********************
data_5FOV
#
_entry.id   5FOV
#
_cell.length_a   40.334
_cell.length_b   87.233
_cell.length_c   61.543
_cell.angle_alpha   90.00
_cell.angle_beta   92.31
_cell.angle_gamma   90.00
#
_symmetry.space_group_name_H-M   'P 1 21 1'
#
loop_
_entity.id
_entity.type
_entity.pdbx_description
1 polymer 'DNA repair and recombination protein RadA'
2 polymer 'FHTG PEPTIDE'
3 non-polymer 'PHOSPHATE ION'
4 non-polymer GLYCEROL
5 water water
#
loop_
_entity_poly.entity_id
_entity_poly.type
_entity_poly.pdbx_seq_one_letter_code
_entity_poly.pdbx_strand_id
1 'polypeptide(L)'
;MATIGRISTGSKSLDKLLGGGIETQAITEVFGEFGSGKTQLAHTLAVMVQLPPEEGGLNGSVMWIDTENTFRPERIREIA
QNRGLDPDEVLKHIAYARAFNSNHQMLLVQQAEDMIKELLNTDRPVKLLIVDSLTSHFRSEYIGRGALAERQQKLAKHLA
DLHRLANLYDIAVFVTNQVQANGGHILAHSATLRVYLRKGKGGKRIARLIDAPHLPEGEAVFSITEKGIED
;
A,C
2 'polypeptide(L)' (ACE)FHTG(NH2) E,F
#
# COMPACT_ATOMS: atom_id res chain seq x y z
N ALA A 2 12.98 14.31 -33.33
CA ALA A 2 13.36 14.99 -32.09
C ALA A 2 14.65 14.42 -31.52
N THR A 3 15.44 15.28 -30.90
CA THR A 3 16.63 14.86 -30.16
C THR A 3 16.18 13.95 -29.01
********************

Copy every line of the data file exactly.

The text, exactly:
data_5FOV
#
_entry.id   5FOV
#
_cell.length_a   40.334
_cell.length_b   87.233
_cell.length_c   61.543
_cell.angle_alpha   90.00
_cell.angle_beta   92.31
_cell.angle_gamma   90.00
#
_symmetry.space_group_name_H-M   'P 1 21 1'
#
loop_
_entity.id
_entity.type
_entity.pdbx_description
1 polymer 'DNA repair and recombination protein RadA'
2 polymer 'FHTG PEPTIDE'
3 non-polymer 'PHOSPHATE ION'
4 non-polymer GLYCEROL
5 water water
#
loop_
_entity_poly.entity_id
_entity_poly.type
_entity_poly.pdbx_seq_one_letter_code
_entity_poly.pdbx_strand_id
1 'polypeptide(L)'
;MATIGRISTGSKSLDKLLGGGIETQAITEVFGEFGSGKTQLAHTLAVMVQLPPEEGGLNGSVMWIDTENTFRPERIREIA
QNRGLDPDEVLKHIAYARAFNSNHQMLLVQQAEDMIKELLNTDRPVKLLIVDSLTSHFRSEYIGRGALAERQQKLAKHLA
DLHRLANLYDIAVFVTNQVQANGGHILAHSATLRVYLRKGKGGKRIARLIDAPHLPEGEAVFSITEKGIED
;
A,C
2 'polypeptide(L)' (ACE)FHTG(NH2) E,F
#
# COMPACT_ATOMS: atom_id res chain seq x y z
N ALA A 2 12.98 14.31 -33.33
CA ALA A 2 13.36 14.99 -32.09
C ALA A 2 14.65 14.42 -31.52
N THR A 3 15.44 15.28 -30.90
CA THR A 3 16.63 14.86 -30.16
C THR A 3 16.18 13.95 -29.01